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Futile attraction: Why do conservatives throw themselves at liberal stars?
Singer Adele is the latest to leave them at the altar
Question of the Day
For all their fulminations against pop culture, conservatives can be cheap dates when it comes to celebrities, romantics desperate to be openly loved by a genuine A-lister. They keep pining for commitment from a peaking star, no matter how many times they're left at the altar.
The right's latest runaway bride is Adele, the sultry-voiced British singer with the No. 1 single, the No. 2 album and a set of shredded vocal cords.
Adele could have had it all, but the taxman took half. She should be rolling in the deep pool of cash that comes with multi-platinum-selling albums, yet the United Kingdom's center-right government - led by a coalition of Tories and Liberal Democrats - has kept wide the drain. The last Labor government hiked top income tax rates to 50 percent, which does not sit well with some high-income Britons - especially the new ones.
The feisty female vocalist made sonic waves in London this year after she got the tax bill of "like, 4 million quid" (about $6.3 million) for her freshman album "19." Adele told Q Magazine, "I was ready to go buy a gun and randomly open fire" and uttered a few choice words about British public services. She said she can't use the Underground anymore - not because of her celebrity, but because few trains run on time. She called most state-run schools excrement.
Liberal Britons pounced. Music blogger Simon D. tweeted, "God that Adele pop singer is such a moron. Her comments on tax are both ignorant and self-aggrandi[z]ing. I'm pretty sure it's just her way." Guardian music writer Rob Fitzpatrick opined that it is "hard to feel much sympathy" for Adele. He argued with her and predicted Adele's complaints would not resonate with fans. "It's ... upsetting," he said, "to hear this musician I admire seems as greedy as the most moat-friendly, port-stained Tory grandee."
Tories came to Adele's defense. James Delingpole praised her directly in the conservative Telegraph for "your openness, fearlessness, and integrity." He predicted she would face a rough time in the music business because she had forgone the usual rock-star antics, including drugs and "Satan-worship," in favor of that "one perversion that remains absolutely verboten": conservatism.
Rock stars are allowed to live large, with mansions and private jets and the like, said Mr. Delingpole, but they are supposed to pose as "champions of the underdog." The one thing that fans and critics "absolutely won't forgive is any sign that they've abandoned their socialist principles. That would be 'selling out.' "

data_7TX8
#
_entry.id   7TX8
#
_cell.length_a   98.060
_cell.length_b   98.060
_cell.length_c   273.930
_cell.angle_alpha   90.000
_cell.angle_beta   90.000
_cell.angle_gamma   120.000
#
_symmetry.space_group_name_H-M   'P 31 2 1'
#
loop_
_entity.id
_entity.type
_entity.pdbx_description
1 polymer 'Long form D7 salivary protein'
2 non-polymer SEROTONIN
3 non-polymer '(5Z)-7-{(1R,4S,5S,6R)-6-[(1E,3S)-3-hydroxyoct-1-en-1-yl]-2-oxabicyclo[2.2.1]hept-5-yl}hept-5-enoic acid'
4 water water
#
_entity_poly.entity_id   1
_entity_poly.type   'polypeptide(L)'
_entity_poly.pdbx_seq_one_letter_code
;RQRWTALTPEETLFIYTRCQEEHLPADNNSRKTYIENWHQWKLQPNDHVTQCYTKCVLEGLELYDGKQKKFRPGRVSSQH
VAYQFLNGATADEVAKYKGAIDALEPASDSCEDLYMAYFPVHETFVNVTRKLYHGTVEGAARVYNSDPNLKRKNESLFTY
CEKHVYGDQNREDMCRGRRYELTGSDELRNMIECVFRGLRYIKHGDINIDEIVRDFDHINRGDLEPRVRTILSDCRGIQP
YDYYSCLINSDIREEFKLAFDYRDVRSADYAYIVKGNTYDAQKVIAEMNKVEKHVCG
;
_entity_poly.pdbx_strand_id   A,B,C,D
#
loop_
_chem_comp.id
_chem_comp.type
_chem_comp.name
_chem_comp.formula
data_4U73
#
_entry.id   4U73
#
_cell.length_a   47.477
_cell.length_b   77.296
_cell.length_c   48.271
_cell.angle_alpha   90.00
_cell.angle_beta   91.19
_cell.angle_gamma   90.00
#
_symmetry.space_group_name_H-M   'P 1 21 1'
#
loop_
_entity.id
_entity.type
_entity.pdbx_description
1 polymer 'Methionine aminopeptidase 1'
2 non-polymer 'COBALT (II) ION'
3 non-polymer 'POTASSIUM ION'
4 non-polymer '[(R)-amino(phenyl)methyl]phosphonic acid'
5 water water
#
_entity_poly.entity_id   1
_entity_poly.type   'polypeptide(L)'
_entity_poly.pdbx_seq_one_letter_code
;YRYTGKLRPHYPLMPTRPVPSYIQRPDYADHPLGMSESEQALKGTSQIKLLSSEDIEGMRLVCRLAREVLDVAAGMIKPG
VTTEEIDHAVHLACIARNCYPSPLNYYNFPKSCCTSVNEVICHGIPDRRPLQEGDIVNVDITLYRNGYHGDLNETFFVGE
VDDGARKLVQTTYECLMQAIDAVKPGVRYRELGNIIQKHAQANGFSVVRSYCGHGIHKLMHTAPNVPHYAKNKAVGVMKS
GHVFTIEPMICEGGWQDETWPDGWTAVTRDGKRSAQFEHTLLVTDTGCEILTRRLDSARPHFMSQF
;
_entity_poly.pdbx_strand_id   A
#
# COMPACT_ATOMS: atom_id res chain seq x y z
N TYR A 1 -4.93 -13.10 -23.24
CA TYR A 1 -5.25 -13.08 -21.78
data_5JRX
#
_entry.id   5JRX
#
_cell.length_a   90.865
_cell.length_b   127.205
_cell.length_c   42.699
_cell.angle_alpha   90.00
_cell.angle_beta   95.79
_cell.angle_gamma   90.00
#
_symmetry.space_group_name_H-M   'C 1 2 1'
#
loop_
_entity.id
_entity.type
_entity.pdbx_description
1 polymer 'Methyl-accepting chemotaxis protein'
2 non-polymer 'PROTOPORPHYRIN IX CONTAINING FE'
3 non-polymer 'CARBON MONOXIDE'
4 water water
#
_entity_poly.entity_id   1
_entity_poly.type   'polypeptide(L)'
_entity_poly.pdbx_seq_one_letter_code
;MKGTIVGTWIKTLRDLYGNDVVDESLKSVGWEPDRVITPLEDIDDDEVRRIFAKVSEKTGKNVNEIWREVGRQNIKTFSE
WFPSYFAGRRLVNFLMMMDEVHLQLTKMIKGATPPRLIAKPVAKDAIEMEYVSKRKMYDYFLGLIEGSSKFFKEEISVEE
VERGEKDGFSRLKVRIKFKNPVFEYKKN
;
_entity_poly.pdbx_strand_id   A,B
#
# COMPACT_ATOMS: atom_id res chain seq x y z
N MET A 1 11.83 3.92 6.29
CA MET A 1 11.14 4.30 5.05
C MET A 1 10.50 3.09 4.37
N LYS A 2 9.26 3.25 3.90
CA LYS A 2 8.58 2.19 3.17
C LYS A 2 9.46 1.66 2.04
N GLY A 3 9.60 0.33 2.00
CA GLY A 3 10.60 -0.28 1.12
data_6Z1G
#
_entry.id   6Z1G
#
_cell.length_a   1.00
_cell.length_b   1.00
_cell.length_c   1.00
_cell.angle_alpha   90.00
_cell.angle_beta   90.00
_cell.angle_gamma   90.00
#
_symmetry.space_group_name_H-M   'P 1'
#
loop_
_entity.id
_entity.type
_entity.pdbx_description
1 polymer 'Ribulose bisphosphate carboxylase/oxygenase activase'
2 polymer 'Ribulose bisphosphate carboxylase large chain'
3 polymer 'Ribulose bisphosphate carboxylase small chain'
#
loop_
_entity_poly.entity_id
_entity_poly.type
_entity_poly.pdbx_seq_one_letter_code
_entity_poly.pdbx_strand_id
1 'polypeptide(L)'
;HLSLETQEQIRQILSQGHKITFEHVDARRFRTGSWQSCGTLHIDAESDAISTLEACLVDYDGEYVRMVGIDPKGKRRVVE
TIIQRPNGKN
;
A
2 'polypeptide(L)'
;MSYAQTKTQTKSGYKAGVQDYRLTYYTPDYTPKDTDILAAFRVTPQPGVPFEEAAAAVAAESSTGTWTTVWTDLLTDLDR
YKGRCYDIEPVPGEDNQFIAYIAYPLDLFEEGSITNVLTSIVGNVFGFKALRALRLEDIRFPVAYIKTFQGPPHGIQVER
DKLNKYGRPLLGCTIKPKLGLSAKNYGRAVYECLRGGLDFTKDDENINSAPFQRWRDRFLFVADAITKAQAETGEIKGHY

Mr. Delingpole's reaction is typical of those of many conservatives when they detect the slightest deviation from liberal orthodoxy among actors, musicians and celebrities. They want to baptize them as conservatives, and quickly. Sometimes that works out swimmingly (see: Reagan, Ronald), but this rush to convert often ends badly.
Over the summer, conservative websites seized on comments of an old flunky of John Lennon's to the effect that the patron saint of leftish utopians died a closet conservative. Now, Lennon was idiosyncratic, but really? His contributions to the Beatles' great protest song "Taxman" ("If you drive a car, I'll tax the street/If you try to sit, I'll tax your seat/If you get too cold, I'll tax the heat/If you take a walk, I'll tax your feet) were cosmetic only (shots at British politicians "Mister Wilson" and "Mister Heath") and rendered almost under duress. You could argue that, had he lived another 20 years, Lennon would have drifted rightward. Many of us will find that rather hard to imagine.
Other celebrities whom conservatives have courted include Kevin Costner, Arnold Schwarzenegger and Britney Spears. Mr. Costner rejected the label and starred in a Robin Hood flick so bad that Mel Brooks insisted on the right of rebuttal. Mr. Schwarzenegger was elected as the surprise Republican governor of California. He introduced a grotesque festival to that state: the running of the RINOs. Miss Spears was the poster girl for some time for the True Love Waits crowd. She also gave us the perfect song to describe conservative flirtations with Hollywood: "Hit Me Baby One More Time."
Back to Adele: It quickly became clear that her comments in Q Magazine were nothing more than the mouthing off of a typical British taxpayer, grumbling about getting socked with a higher rate. Just days after her griping appeared in print, she hurried out a press release proffering reassurance that she was "a Labour girl through and through."
What part of "Thanks, but I'll take a cab home" don't conservatives understand?
Adele's anti-tax response was spirited but not passionate by her melodramatic standards. In one of her hit songs, speaking as the spurned lover, Adele booms to her ex, "See how I'll leave with every piece of you/Don't underestimate the things that I will do." It's an absolutely terrifying line - one that the Beatles might have assigned to the taxman himself.
• Jeremy Lott is editor of Real Clear Books and author, most recently, of "William F. Buckley" (Thomas Nelson, 2010).
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